Happy Mother’s Day to all the moms out there! And especially to mine—I seriously hit the mom jackpot with her. This is admittedly one of those “Ok, Nicole, we get it…you like to write” posts, but I couldn’t resist the chance to reflect on some of the (many) ways my mom has guided me on the path to health and happiness.
Mom’s Healthy Life Lessons
Mental/spiritual health is just as important as physical health.
My mom is the most spiritual person I know. She seems to radiate inner peace, and it’s especially apparent in the way she deals with adverse situations (I’m in awe of the calm she’s able to maintain). Our feelings and emotions impact our bodies as well as minds (stress is the perfect example of this), and I truly believe your state of mental health is just as important as exercising daily and eating wholesome foods—my mom has always been the perfect example of this!
While she’s not the biggest fan of exercise (although she has started to do pilates DVDs and light cardio—you go, Mom!!), my family always swears she’ll live to be 150 years old. She meditates, prays, is emotionally wise, and I swear it manifests itself physically—she looks ten years younger than her age!
When a person says or does something mean to you, it’s probably because they don’t like something about themselves.
I was a very sensitive child and took any sort of negativity towards me extremely personal. Even constructive criticism could crush me, so you can imagine how mild middle school teasing made me feel. Back in the day, I was really into school—I literally did homework for fun. One of those kids. So while I wasn’t bullied by any means, the occasional one-liner about my nerdiness was inevitable.
In one particular instance, the boy I had a crush on made a joke about me staying inside and doing homework on the weekends (which I totally did, for the record). I very vividly remember my mom explaining to me that the teasing didn’t mean he didn’t like me as a person. Maybe he was struggling in school and it made him feel bad about himself to see me excel at it. Maybe he had an unhappy family situation at home and that’s why he didn’t want to stay in on the weekends, and he envied my happy home. Maybe he was the object of teasing in his friend group and the only way he knew to deflect it was to make someone else the brunt of jokes.
Now, we were in the sixth grade. I highly doubt that the boy was jealous I spent my free time doing homework and was getting better grades than him (LOL), but my mom’s words stuck with me and apply to interactions you’ll have with people all your life. Bottom line: Happy people who love themselves and their lives don’t feel the need to put others down. If someone is trying to make you feel bad about yourself, 9 times out of 10 it’s coming from a place of insecurity or unhappiness. When you realize that, you’re much less affected by the negativity.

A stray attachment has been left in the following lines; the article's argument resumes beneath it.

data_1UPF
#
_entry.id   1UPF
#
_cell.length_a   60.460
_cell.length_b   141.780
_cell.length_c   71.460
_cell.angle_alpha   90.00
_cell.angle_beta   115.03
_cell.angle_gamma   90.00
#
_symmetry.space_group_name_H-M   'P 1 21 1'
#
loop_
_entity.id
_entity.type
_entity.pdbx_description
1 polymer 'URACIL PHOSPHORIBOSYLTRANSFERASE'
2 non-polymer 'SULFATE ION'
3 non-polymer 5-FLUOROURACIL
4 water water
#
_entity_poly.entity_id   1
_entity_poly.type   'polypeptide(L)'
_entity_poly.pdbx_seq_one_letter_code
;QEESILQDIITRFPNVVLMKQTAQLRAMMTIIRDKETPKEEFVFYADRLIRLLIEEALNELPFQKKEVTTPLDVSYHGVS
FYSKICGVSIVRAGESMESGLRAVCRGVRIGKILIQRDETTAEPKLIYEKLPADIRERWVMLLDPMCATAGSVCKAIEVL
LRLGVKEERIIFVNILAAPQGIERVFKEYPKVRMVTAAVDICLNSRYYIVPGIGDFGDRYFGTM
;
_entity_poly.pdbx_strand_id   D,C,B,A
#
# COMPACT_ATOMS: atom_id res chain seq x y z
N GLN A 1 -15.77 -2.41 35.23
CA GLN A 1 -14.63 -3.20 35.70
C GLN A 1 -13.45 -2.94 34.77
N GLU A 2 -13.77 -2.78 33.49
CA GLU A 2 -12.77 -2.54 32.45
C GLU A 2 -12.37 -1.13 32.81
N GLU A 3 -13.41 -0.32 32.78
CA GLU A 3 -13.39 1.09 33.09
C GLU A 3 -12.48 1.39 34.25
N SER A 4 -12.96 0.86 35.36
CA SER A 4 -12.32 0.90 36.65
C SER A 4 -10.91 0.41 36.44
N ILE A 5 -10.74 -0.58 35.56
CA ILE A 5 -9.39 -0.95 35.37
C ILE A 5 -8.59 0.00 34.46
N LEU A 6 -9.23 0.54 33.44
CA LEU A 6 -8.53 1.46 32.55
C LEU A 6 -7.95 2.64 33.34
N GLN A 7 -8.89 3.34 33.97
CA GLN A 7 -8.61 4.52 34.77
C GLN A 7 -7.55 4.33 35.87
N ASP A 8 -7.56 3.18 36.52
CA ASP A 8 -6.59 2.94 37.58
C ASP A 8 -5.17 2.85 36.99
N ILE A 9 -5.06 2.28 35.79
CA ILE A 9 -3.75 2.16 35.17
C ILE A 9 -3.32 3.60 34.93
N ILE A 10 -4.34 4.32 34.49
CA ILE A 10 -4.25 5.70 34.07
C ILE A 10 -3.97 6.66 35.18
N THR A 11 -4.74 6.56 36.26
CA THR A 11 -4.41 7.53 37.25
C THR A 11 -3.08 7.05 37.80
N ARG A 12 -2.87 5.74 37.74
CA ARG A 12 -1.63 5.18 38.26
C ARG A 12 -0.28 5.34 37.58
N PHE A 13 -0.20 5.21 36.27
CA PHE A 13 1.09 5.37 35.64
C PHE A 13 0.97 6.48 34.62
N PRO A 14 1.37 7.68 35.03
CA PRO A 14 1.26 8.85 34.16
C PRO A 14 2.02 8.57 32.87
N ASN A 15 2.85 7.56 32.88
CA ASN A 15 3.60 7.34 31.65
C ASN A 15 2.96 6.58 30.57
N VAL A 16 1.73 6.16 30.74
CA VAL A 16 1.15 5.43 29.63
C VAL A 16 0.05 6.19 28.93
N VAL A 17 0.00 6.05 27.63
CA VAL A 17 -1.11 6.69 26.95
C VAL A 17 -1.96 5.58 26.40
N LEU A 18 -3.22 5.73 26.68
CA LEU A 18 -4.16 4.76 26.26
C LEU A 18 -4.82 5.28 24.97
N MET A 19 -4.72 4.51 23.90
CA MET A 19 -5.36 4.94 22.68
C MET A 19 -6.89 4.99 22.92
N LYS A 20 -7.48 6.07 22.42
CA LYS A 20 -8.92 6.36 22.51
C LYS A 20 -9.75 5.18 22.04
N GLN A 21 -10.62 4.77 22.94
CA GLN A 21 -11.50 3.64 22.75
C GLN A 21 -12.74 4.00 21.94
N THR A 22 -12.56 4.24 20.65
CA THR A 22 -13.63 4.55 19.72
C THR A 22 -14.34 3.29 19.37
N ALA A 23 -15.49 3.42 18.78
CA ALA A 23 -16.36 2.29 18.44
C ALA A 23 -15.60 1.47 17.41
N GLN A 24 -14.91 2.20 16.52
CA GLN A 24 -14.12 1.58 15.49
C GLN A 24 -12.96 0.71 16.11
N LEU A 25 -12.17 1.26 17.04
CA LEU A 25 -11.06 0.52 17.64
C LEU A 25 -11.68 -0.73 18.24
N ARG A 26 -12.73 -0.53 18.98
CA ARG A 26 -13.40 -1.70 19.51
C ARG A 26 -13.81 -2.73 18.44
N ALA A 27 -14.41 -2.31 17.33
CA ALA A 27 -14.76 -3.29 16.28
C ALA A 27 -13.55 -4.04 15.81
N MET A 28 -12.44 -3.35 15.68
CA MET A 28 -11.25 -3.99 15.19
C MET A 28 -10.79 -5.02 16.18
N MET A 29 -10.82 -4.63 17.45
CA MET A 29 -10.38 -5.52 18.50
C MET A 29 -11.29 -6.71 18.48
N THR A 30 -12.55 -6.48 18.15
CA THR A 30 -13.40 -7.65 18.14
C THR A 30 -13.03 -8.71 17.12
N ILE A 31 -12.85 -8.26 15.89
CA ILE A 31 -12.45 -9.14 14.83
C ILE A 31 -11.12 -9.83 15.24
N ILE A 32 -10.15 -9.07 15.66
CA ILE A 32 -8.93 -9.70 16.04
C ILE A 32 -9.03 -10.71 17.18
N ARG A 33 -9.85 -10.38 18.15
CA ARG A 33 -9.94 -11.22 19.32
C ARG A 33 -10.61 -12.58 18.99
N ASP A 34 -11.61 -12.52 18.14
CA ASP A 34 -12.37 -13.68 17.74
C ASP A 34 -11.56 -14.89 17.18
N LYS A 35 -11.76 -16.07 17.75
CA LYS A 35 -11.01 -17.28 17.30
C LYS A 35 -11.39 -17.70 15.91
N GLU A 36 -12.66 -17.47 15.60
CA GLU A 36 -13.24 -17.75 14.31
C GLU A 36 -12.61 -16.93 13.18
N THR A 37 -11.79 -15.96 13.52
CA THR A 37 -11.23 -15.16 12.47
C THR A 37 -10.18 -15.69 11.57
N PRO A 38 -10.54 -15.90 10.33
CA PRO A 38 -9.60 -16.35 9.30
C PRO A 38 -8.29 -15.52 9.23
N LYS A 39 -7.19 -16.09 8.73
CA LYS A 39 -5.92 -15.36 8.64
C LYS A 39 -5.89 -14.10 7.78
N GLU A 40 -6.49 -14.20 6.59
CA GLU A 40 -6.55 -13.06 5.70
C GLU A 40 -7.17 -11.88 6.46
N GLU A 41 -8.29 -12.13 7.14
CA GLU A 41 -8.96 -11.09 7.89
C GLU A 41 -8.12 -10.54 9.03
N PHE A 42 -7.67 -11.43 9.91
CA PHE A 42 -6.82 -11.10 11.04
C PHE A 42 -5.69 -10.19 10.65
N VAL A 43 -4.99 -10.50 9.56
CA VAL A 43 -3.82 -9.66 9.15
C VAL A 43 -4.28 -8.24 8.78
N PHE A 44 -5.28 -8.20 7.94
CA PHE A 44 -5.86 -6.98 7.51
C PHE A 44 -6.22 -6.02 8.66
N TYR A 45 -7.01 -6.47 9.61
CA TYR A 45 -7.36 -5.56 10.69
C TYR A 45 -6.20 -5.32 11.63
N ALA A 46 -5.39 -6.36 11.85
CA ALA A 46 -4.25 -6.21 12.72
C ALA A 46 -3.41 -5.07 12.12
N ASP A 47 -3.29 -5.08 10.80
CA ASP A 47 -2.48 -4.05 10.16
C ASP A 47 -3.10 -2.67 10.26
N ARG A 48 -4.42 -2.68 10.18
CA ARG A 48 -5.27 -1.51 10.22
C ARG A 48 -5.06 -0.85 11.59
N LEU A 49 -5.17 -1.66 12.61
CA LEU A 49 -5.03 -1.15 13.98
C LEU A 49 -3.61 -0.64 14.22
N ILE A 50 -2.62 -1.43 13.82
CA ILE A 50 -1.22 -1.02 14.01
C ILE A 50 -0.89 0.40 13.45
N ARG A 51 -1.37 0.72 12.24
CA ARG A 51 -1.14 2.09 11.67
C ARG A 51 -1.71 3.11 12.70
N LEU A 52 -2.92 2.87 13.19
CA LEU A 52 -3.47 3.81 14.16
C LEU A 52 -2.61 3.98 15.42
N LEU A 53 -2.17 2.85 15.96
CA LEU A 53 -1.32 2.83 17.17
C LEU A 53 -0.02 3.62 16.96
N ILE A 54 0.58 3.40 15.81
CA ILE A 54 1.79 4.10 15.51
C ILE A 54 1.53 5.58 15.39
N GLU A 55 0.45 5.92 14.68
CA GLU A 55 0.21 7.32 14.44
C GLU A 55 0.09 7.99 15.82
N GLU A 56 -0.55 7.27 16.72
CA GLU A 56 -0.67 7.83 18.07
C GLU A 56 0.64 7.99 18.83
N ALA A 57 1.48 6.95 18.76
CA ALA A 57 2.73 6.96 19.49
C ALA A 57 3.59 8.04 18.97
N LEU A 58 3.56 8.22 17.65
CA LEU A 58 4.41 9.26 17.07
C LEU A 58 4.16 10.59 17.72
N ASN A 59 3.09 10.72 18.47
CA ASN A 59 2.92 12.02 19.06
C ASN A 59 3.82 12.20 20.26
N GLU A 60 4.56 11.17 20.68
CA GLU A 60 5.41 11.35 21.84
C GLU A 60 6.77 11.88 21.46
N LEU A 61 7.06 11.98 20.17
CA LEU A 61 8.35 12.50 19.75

If you’re full, stop eating.
I used to laugh at how my mom would have one teeny, tiny bite of food left on her plate and claim that she just couldn’t possibly finish it. It’s half a spoonful of potatoes and one pea—just eat it, Mom!
“I’m full—why would I eat it?”
Such a simple concept, but certainly not an easy one for a lot of (most) people! Emotions, social influences and so much more besides hunger often shapes our eating habits. Without even putting thought into it, my mom is the queen of portion control because she just listens to her body. Eats when she’s hungry, stops when she’s full. It’s one of the reasons she’s always been “naturally” thin. I admittedly am not as good about this as she is—I definitely have to put thought into stopping myself with treats like peanut butter and ice cream—but I’ve always admired her intuitive relationship with food.
Take up space.
Growing up (and still a bit today), I was quiet, sensitive, and really wanted everyone to like me. The result was that I could be a pushover and often let people take advantage of me; I would shy away from conflict instead of standing up for myself. It was a reoccurring theme in relationships, friendships, and one time on a family ski trip, my mom even noticed it in my body mannerisms on the slopes.
“Stop letting people cut you off! Take up space! Claim your territory!” She made me play a game for practice where she’d poke her hands at me and I’d have to swap them away (LOL).
It took some time and maturing, but I’ve realized it goes beyond wanting people to like you—it’s about liking and valuing yourself enough to not let people take advantage. Take up space in this world! You’re worthy of it!
Nature provides us with (almost) all we need.
I had to add the “almost” in there because if I break my femur in half, I’m not going to rub tree sap and river water on the bone and hope for the best, but my mom has always been into alternative medicine and natural remedies. Garlic and oregano oil for warts, pee for poison ivy (don’t ask…seriously, you don’t want to know)—you name the ailment, my mom had a natural solution for it.
And beyond natural healing, she has always kept the house full of organic food and natural products. She even makes her own toothpaste and uses limes as deodorant (I give her a hard time about that last one, but I’m sure it works haha). I’m so thankful for the healthy home I got to grow up in because of her!
I used to make fun of my mom’s “weird” ways (angsty teens are the worst), but I love that I’m becoming more and more like her as I grow up. It’s funny how as a teenager you think your parents are complete idiots and then as you grow up you realize “Oh shit. I’m the idiot.” To me, my mom is the most spiritually wise person I know, and her advice is beyond value.
So Happy Mother’s Day, Mom! Thank you for all that you do, and please don’t be mad at me for posting pictures of you to the internet. I LOVE YOU!